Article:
The Blessing and Not the Miracle / Cubanet, Luis Cino Alvarez


Cubanet, Luis Cino Alvarez, Havana, 19 September 2015 – Out of respect for His Holiness, so as not to bring up an unpleasant topic, or whatever — I would prefer not to have to say that — contrary to reports by certain foreign media, I have not sensed hope nor much enthusiasm among my compatriots regarding the visit by Pope Francis. Rather, what I’ve heard are jokes, some quite irreverent, about the potatoes that are not in the markets [jokes based on the fact that in Spanish “papa” means both “pope” and “potato”], and many comments ranging from skeptical to cynical.

And do not speak to me of multitudinous masses; we had them, too, when John Paul II and Benedict XVI came. There is no talk of how we Cubans are mainly Catholics (after our own fashion, but we are). Even, and above all, practitioners of Santería, almost all of whom were baptized and who pray the Our Father and the Hail Mary, and at least three or four times per year—on the feast days of the Virgin of Charity of Cobre, St. Barbara, St. Lazarus, and the Virgin of Las Mercedes—go to church, despite the displeasure of some priests at what they consider to be “pagan superstitions.”

We do not take lightly the papal blessing, but neither do we expect miracles. Nor is there any reason to demand from the Pope who lives in Rome* what we Cubans have not been able to do ourselves: change the circumstances of our country for the better.

We have been unable to do so, among other reasons, because the dictatorship—which called itself Marxist-Leninist, materialist and atheist—for decades kept us distant from God, the one who could cure our fear and give us courage.

Beyond praying for us and blessing us, which is no small thing, what more can the Pope do (Oh, Violeta Parra!*), whose doves are being slaughtered* everywhere in this world that is ever more selfish and pragmatic

It was known that the regime would manipulate the papal visit to reflect the glory on itself. Also, that the nation’s Catholic hierarchy, in return for spaces in the very earthly neo-Castro kingdom, will continue slobbering over and pandering to the regime, without defining what, exactly, its intentions are. Although there now remain few doubts that it will be satisfied with obtaining a construction permit to build some church, organize workshops for the self-employed, continue publishing its magazine, have some of its confiscated properties returned, and be given air time on television now and then.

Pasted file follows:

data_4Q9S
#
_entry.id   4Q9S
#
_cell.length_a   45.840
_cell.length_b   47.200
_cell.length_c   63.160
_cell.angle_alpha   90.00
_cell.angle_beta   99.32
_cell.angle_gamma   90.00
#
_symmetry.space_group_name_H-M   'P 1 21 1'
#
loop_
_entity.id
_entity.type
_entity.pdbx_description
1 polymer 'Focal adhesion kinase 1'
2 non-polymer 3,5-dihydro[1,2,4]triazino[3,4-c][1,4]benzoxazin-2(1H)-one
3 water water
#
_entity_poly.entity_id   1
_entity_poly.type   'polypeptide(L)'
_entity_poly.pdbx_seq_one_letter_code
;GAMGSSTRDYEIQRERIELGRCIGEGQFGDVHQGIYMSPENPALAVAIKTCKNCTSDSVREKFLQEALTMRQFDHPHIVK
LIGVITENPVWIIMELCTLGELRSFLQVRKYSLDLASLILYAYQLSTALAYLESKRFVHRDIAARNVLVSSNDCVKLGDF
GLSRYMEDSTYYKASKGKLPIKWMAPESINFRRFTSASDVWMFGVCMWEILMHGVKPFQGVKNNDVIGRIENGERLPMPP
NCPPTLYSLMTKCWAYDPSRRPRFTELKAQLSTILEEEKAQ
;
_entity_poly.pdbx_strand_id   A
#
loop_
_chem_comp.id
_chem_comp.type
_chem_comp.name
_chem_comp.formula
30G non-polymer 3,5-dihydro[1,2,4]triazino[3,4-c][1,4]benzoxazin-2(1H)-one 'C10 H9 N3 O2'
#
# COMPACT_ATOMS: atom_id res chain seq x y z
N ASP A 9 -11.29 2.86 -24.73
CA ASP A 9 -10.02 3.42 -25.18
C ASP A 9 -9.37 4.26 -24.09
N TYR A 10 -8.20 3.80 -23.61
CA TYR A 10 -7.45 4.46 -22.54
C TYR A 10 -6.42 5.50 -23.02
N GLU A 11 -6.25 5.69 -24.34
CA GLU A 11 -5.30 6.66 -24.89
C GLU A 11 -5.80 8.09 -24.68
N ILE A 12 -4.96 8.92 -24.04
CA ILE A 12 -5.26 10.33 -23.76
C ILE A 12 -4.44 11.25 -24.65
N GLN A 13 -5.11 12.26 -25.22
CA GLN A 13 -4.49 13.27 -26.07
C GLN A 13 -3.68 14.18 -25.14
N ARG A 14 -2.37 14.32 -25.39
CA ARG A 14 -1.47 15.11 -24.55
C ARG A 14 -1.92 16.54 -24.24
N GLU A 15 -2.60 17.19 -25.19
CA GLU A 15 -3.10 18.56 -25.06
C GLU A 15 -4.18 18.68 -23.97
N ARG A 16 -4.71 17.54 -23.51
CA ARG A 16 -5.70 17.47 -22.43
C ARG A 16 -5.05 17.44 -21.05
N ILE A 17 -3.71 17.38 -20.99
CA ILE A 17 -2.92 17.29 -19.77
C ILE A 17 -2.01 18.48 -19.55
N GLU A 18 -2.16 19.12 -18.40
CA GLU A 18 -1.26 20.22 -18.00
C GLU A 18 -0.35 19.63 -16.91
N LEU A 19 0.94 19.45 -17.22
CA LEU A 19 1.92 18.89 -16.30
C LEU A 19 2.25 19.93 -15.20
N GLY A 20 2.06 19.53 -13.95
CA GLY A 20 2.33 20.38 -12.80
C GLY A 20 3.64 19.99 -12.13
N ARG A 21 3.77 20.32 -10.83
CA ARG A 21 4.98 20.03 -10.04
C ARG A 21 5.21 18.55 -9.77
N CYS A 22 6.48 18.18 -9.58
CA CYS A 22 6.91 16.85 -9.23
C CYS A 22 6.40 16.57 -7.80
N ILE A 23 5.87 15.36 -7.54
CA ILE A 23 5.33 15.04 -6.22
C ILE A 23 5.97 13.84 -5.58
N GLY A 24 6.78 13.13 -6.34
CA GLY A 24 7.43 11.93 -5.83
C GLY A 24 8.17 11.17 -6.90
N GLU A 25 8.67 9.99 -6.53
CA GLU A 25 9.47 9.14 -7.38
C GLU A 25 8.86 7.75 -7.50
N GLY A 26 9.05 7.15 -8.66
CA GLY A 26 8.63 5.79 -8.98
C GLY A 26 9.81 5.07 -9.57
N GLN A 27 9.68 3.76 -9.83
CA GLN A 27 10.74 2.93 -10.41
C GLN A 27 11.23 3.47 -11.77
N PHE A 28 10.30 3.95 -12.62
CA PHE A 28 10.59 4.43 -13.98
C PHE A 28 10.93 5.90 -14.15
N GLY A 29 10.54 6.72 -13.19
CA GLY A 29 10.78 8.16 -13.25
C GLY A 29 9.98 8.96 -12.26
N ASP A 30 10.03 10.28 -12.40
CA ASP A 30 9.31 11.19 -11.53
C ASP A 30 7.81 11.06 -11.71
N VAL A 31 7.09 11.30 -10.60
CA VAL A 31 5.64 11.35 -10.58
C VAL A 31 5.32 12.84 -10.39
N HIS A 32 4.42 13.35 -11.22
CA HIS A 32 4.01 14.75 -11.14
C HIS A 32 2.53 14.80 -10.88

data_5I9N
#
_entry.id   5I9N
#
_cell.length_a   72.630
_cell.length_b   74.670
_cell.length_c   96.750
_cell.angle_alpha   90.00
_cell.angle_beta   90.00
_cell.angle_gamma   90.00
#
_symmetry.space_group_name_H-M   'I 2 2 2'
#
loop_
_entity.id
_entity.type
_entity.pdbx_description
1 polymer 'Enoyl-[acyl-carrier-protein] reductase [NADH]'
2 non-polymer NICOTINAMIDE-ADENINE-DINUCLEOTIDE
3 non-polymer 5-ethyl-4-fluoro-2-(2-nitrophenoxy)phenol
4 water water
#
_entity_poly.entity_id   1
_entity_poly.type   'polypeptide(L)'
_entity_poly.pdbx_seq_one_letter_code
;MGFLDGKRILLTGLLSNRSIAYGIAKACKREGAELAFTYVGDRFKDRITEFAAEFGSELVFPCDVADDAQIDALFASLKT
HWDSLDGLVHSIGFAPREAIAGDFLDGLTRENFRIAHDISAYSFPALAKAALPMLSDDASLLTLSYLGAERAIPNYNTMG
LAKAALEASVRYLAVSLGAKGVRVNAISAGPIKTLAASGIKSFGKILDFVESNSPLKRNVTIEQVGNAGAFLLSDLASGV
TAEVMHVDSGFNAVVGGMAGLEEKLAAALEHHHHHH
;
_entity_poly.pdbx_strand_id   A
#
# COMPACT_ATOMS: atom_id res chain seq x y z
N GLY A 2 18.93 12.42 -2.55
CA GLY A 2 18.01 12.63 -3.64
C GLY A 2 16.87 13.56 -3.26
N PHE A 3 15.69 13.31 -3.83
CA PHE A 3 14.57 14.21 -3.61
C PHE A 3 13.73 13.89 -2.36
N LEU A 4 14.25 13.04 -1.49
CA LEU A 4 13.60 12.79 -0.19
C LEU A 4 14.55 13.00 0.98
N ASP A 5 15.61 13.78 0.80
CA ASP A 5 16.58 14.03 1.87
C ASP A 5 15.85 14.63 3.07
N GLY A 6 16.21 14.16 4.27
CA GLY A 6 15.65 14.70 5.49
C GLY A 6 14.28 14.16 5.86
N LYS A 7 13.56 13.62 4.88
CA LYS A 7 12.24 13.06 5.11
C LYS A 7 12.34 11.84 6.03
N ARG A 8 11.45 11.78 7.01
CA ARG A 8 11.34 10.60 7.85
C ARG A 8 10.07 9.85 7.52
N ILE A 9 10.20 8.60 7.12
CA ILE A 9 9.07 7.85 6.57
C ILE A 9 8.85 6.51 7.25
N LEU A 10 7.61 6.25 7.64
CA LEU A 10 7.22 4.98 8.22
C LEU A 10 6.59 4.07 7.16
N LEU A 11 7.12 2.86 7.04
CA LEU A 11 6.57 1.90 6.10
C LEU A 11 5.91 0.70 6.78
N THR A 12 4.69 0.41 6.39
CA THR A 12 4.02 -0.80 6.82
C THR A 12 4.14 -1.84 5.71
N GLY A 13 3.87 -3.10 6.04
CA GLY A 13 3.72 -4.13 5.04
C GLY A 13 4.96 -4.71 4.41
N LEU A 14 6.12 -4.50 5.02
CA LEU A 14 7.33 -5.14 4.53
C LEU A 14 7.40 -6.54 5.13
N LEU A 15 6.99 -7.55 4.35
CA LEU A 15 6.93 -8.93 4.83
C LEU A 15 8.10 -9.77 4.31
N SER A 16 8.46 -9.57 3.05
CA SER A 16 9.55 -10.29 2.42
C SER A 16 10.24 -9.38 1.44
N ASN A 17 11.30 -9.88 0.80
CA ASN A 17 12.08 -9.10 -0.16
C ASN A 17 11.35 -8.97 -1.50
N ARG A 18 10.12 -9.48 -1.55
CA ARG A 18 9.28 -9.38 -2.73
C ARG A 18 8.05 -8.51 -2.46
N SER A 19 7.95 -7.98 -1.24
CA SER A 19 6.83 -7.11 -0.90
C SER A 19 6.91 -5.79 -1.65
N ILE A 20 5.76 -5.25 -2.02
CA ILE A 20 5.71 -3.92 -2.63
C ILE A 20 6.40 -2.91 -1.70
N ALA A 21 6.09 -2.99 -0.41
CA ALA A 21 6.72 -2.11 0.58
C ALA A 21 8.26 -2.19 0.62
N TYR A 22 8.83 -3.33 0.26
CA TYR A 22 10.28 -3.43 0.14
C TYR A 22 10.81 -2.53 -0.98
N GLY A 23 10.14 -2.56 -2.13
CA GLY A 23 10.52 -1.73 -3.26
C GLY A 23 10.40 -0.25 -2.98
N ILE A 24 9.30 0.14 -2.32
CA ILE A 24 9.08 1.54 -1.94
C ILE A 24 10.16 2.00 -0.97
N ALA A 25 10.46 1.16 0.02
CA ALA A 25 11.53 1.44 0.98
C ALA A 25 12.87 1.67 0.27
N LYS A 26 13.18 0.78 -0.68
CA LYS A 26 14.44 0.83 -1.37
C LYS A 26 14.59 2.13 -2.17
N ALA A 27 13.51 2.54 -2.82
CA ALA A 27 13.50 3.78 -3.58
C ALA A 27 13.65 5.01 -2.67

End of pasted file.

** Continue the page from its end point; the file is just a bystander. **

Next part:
Neither the three papal visits, nor the wind blowing at full blast in favor of relations between the Cuban state and the Catholic Church, will make up for all the times we could not pray in our churches, the children we were unable to baptize, and the Christmases that went uncelebrated. But there is no need for drama. We will pretend as best we can to forgive past wrongs, and we will remain as Catholic (after our own fashion) as ever. Amen.

Luis Cino Alvarez:

Translator’s Notes:

*Reference to Chilean folk singer Violeta Parra and her song, ¿Que dirá el Santo Padre?, which includes a refrain that can be translated as, “What will the Holy Father say / who lives in Rome / and whose dove is being slaughtered.”

Translated by: Alicia Barraqué Ellison